Why would anyone do this? Well, I can think of at least three reasons: Cyberwar, monetary extortion, and as a distraction from even more nefarious attacks against military targets or military secrets.

AI is already being used very effectively for cyber defence. Advanced malware protection that inoculates the LAN and responds in nano-seconds to anomalous behavior patterns. Biomedical security tools that use AI to constantly manage and secure the rising number of healthcare IoT devices as they connect and disconnect from hospital networks, just as my company, Cylera makes. AI-powered attacks will outpace human response teams and outwit current legacy-based defenses. ‘Defensive AI’ is not merely a technological advantage in fighting cyberattacks, but a vital ally on this new battlefield and the only way to protect us all from the cyber criminals of the future.

Q. You will be conducting a cybersecurity workshop titled “The rising threat of Internet of Things - Everything from Medical Devices to Hospital Management Systems” at the upcoming HIMSS AsiaPac19 conference from October 7-10 held in Bangkok Thailand. Could you give us a primer on some of the common IoT-related cybersecurity threats in healthcare?

A. So unlike IT devices, by and large IoT devices can’t be centrally managed, patched, updated, or secured. IoT devices are simple and functional. They open and close a set of elevator doors, and move the elevator car to the desired floor. That’s all they do. They do it well and they do it millions and millions of times during their life spans. The same is true with medical devices that administer drugs to a patient at a certain flow rate based upon the drug library, report on vital patient statistics like BP, heartrate and O2 saturation, and scan patients for broken bones, tumors, and other ailments. Most were designed at a time long before sophisticated and well-funded nation state cyber criminals, and a time when devices were by and large not connected to the Internet.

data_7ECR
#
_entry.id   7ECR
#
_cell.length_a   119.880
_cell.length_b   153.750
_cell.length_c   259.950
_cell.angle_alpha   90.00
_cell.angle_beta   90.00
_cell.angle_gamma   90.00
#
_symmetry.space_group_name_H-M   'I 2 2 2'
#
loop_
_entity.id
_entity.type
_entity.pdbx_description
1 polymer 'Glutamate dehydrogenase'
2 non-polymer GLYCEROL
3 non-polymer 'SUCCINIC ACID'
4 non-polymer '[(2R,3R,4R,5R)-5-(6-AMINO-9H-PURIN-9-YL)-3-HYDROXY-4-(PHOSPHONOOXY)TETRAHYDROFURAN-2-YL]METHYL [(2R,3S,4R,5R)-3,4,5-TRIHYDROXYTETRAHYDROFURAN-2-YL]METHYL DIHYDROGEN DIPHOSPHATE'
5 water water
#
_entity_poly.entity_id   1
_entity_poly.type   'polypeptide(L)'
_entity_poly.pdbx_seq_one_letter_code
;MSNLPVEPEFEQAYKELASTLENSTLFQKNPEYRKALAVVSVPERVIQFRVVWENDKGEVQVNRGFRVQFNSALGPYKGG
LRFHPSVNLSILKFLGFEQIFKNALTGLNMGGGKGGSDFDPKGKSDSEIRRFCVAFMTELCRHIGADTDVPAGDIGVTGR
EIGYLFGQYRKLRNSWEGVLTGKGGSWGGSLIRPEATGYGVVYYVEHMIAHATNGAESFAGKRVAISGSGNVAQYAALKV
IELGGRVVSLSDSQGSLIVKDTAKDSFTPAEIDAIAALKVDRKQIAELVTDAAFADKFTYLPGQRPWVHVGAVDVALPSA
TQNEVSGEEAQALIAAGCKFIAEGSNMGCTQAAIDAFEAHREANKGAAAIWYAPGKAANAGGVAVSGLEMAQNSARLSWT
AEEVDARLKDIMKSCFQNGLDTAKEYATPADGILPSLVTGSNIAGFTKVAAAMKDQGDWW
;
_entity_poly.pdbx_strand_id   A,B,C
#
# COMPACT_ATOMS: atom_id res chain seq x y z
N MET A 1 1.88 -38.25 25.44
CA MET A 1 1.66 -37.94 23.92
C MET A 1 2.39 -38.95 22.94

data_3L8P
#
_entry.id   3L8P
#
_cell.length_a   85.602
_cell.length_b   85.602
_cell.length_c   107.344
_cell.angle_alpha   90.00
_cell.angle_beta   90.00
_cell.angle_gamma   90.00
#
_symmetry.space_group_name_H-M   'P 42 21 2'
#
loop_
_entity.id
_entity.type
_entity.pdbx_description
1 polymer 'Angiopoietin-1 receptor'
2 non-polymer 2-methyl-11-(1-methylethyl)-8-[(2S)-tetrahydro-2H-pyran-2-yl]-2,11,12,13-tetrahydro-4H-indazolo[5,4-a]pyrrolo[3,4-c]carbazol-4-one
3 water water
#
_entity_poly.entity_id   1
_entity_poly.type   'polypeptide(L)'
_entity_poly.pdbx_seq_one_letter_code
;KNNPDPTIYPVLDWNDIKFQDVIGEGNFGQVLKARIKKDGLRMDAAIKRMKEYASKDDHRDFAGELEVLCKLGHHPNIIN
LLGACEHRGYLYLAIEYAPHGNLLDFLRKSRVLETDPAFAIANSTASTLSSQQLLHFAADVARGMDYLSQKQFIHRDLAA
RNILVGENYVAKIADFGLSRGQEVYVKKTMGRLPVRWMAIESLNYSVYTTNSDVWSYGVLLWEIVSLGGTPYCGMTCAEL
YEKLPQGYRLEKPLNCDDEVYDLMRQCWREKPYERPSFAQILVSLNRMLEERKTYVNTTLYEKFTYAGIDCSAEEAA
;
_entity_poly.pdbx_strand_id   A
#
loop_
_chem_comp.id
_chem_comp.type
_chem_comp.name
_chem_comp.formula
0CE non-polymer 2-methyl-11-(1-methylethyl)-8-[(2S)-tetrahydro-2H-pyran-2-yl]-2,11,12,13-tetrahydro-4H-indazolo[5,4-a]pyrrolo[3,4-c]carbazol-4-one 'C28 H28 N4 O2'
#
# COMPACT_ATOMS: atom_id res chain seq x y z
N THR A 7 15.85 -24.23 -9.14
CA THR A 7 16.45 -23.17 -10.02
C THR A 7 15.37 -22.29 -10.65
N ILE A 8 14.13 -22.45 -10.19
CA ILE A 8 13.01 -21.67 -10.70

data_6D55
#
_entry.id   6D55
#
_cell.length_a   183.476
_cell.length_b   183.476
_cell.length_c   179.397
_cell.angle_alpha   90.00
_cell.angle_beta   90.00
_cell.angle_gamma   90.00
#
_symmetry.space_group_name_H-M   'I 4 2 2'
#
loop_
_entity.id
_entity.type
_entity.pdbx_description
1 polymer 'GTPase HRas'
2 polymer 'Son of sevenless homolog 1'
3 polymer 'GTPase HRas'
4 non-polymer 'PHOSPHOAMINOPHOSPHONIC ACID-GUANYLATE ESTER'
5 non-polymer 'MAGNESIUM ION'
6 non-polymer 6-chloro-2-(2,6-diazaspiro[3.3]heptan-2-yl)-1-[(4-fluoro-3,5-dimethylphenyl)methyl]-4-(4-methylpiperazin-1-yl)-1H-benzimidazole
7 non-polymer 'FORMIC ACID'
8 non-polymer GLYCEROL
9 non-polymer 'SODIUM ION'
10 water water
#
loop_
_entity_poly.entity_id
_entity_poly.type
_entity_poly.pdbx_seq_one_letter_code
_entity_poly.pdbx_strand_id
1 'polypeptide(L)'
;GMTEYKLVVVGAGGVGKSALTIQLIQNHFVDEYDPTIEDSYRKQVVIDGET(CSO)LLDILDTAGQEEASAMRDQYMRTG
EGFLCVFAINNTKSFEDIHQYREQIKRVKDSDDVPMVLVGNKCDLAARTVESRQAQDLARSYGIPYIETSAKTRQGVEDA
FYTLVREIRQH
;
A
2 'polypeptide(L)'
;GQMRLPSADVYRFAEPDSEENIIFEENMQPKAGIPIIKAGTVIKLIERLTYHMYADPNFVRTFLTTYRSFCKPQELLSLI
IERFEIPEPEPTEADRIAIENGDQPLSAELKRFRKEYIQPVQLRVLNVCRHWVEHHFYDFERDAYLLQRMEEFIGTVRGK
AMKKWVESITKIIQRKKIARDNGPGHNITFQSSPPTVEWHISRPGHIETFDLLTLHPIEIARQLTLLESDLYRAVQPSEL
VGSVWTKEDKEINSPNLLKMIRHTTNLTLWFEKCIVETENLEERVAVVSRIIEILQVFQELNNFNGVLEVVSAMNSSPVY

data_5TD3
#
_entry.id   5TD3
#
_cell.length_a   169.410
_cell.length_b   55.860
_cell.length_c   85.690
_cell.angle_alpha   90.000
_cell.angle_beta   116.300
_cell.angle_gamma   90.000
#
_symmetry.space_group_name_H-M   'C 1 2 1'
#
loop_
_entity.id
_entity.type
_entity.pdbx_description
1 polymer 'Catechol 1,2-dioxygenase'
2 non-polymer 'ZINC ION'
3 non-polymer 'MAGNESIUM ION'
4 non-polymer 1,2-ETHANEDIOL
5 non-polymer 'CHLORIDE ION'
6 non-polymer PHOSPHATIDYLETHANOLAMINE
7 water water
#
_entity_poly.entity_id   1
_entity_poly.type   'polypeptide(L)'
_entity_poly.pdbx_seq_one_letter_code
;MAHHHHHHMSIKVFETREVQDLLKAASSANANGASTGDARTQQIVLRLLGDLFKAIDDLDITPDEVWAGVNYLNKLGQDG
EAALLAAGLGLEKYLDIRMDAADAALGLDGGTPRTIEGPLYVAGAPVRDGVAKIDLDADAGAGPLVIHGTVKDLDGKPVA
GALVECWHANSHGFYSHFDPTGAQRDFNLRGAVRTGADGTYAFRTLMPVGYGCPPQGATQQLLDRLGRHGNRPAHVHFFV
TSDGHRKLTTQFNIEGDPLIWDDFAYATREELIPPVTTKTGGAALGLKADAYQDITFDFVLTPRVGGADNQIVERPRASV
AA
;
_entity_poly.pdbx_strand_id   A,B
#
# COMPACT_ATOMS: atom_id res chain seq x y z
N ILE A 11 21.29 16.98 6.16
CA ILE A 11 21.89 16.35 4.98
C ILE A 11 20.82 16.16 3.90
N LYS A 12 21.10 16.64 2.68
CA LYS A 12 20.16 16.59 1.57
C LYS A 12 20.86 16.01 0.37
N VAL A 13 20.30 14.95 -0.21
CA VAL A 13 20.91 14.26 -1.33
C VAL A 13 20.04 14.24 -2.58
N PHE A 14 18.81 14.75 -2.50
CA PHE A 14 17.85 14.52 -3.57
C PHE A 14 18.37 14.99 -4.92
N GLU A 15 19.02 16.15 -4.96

Now these devices are managed remotely from hundreds of kilometers away by third party vendors who can do the job better, faster and cheaper than having a number of Full-time Equivalents (FTEs) on staff locally. Thanks to digitalisation and interconnectivity, devices now communicate directly with HIT applications and the EMR – something most older systems were never designed to do. And they certainly were never designed to connect securely. By network-connecting these highly insure devices we have opened Pandora’s Box, and the number of network-connected HIoT devices is growing at an exponential rate.

The big question is how do we understand what we have on our networks, assess and quantify their threats and vulnerabilities, and remediate those risks in such a way that patients are not placed at potential harm from attack by medical device. How do we identify when one of these devices is behaving abnormally so we can swap it out before attempting to treat a patient based upon false data? How can we identify when a device has been compromised and is being used to attack the hospital? These are things that physicians, nurses, and biomedical technicians are not currently trained to look for!